27 February 2010
26 February 2010
25 February 2010
The Case Against College Education
Even in these days of partisan rancor, there is a bipartisan consensus on the high value of postsecondary education. That more people should go to college is usually taken as a given. In his State of the Union address last month, President Obama echoed the words of countless high school guidance counselors around the country: "In this economy, a high school diploma no longer guarantees a good job." Virginia Governor Bob McDonnell, who gave the Republican response, concurred: "All Americans agree that a young person needs a world-class education to compete in the global economy."
The statistics seem to bear him out. People with college degrees make a lot more than people without them, and that difference has been growing. But does that mean that we should help more kids go to college — or that we should make it easier for people who didn't go to college to make a living?
We may be close to maxing out on the first strategy. Our high college drop-out rate — 40% of kids who enroll in college don't get a degree within six years — may be a sign that we're trying to push too many people who aren't suited for college to enroll. It has been estimated that, in 2007, most people in their 20s who had college degrees were not in jobs that required them: another sign that we are pushing kids into college who will not get much out of it but debt.
We could probably increase the number of high school seniors who are ready to go to college — and likely to make it to graduation — if we made the K-12 system more academically rigorous. But let's face it: college isn't for everyone, especially if it takes the form of four years of going to classes on a campus.
To talk about college this way may sound élitist. It may even sound philistine, since the purpose of a liberal-arts education is to produce well-rounded citizens rather than productive workers. But perhaps it is more foolishly élitist to think that going to school until age 22 is necessary to being well-rounded, or to tell millions of kids that their future depends on performing a task that only a minority of them can actually accomplish.
The good news is that there have never been more alternatives to the traditional college. Some of these will no doubt be discussed by a panel of education experts on Feb. 26 at the National Press Club, a debate that will be aired on PBS. Online learning is more flexible and affordable than the brick-and-mortar model of higher education. Certification tests could be developed so that in many occupations employers could get more useful knowledge about a job applicant than whether he has a degree. Career and technical education could be expanded at a fraction of the cost of college subsidies. Occupational licensure rules could be relaxed to create opportunities for people without formal education.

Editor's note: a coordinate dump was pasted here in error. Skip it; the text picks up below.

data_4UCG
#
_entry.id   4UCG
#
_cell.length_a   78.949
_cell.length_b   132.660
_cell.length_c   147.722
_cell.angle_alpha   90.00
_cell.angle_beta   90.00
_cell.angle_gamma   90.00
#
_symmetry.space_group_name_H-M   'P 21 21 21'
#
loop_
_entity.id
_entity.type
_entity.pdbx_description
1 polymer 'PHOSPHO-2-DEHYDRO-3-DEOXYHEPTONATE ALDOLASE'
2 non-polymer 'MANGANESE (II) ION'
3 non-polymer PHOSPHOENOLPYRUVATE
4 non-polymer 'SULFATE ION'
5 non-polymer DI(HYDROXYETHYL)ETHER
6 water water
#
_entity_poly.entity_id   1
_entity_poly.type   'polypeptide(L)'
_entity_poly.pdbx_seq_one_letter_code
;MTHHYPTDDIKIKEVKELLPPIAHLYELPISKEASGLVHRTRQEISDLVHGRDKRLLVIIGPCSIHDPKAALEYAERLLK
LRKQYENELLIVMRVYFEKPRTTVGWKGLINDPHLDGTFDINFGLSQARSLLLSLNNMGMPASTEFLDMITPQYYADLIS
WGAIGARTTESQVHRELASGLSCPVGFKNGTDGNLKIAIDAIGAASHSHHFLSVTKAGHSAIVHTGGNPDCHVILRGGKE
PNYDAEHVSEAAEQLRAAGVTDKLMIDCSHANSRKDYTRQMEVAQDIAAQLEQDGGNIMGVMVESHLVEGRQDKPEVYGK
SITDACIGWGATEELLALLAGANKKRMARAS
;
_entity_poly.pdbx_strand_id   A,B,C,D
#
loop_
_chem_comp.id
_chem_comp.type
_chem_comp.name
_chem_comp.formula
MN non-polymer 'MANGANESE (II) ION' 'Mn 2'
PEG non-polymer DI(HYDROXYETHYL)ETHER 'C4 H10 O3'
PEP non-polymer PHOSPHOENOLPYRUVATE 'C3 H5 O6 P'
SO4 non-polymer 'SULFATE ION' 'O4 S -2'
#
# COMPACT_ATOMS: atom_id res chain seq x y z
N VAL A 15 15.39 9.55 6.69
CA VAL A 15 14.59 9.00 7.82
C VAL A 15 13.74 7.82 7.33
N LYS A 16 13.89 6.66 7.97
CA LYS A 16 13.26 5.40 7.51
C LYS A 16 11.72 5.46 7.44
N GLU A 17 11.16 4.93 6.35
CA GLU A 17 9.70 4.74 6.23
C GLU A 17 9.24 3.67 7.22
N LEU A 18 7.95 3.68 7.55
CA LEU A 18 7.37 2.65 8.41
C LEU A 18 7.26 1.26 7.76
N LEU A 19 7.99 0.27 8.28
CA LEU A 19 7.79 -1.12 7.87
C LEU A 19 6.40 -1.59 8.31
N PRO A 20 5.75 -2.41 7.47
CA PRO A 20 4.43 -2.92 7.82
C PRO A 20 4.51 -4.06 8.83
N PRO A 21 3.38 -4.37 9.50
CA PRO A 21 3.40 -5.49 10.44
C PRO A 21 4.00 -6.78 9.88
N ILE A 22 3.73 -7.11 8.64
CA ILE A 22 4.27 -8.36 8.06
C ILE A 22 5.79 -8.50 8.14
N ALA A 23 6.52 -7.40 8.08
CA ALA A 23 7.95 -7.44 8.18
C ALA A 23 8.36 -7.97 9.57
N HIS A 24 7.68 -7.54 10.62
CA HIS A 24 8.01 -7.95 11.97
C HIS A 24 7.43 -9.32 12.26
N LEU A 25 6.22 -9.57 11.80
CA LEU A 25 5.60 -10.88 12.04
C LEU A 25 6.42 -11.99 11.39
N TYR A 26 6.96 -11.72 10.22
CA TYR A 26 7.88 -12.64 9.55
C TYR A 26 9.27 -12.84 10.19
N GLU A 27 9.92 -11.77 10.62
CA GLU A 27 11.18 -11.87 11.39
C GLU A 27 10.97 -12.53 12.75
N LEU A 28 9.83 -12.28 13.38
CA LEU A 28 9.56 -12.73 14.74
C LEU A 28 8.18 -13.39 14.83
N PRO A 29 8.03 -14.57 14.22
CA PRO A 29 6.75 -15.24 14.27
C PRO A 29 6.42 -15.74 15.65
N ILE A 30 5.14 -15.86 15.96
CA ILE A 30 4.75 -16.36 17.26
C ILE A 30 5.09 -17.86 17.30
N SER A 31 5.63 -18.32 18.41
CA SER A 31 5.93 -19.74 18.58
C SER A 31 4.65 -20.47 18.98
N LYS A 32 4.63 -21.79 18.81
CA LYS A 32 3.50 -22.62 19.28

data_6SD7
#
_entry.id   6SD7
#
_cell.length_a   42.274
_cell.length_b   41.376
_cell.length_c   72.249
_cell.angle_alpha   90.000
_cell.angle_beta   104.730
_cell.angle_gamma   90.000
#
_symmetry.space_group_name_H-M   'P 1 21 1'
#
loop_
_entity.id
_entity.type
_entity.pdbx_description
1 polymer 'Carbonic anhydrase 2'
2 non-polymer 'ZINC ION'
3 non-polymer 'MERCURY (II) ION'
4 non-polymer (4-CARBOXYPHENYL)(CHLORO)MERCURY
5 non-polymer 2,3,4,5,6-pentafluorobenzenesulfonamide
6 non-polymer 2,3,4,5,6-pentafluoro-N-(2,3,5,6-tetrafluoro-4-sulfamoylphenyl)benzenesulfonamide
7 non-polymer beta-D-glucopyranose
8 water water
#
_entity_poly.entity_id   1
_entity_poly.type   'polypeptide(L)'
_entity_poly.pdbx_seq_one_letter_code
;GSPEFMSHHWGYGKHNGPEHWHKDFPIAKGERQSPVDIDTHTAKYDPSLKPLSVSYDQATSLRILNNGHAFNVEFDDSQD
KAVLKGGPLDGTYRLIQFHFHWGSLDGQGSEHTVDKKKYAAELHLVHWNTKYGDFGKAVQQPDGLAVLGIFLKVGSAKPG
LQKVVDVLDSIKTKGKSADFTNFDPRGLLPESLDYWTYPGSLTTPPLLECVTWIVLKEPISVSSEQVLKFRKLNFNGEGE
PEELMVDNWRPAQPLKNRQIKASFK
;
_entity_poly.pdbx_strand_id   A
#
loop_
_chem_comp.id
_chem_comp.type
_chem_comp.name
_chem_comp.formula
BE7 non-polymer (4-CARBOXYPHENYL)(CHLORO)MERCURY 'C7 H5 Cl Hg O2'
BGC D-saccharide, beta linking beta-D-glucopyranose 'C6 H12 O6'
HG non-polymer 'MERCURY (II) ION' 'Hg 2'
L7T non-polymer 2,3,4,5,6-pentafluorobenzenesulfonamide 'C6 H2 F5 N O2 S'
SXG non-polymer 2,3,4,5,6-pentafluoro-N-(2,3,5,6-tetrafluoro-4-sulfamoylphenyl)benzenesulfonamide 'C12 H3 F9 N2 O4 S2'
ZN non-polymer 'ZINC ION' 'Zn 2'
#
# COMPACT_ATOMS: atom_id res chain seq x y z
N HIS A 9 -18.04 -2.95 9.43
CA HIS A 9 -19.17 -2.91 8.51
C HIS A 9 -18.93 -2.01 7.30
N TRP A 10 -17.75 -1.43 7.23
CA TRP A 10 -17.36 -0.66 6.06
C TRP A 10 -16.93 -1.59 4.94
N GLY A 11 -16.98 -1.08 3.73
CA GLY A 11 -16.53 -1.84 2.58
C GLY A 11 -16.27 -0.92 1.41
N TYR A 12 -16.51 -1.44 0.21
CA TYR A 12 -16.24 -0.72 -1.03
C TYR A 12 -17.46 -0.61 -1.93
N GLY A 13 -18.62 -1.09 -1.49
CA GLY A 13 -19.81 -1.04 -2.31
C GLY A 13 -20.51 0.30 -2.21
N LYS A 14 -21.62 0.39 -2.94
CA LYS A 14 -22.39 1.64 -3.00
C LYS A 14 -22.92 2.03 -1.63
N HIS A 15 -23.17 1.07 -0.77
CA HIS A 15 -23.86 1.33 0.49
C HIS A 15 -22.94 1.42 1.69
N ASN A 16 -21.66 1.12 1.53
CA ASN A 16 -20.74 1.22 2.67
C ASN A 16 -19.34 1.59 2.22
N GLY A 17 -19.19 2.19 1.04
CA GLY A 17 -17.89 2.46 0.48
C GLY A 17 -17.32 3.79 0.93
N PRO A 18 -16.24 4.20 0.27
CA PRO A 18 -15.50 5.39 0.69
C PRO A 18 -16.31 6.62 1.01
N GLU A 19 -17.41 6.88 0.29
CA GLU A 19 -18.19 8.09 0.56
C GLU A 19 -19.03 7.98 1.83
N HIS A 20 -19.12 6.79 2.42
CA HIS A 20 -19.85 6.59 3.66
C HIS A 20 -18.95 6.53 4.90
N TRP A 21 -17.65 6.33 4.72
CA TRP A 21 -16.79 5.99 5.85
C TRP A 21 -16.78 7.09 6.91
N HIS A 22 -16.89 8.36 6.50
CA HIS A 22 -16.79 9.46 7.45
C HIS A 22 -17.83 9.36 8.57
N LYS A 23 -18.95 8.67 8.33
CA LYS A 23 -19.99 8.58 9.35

It is absurd that people have to get college degrees to be considered for good jobs in hotel management or accounting — or journalism. It is inefficient, both because it wastes a lot of money and because it locks people who would have done good work out of some jobs. The tight connection between college degrees and economic success may be a nearly unquestioned part of our social order. Future generations may look back and shudder at the cruelty of it.
Our Lady of Lourdes: A Growing Parish
The Institute of Christ the King Sovereign Priest has been situated in Libreville, the capital city of Gabon, for over four years. Last year our Archbishop, Msgr. Basile Mvé Engone, erected our apostolate as a parish and installed Canon de Ternay as the pastor.
The support of our Archbishop is a great blessing. Since our apostolate has become a parish, it has not ceased to grow. In 2008 we had 15 baptisms and about 150 parishioners; in 2009 we had 41 baptisms and are now approaching 500 parishioners! And this year we have 44 adults preparing for their baptism in our catechism program. In fact, at Our Lady of Lourdes parish we have more than 170 faithful in catechism spread out over 6 classes. There are 3 levels for children; confirmation preparation; perseverance; and adult catechism. We have quickly outgrown our temporary chapel.
Although the large mission church is still under construction, we were able to have Holy Mass there for the first time on Ash Wednesday.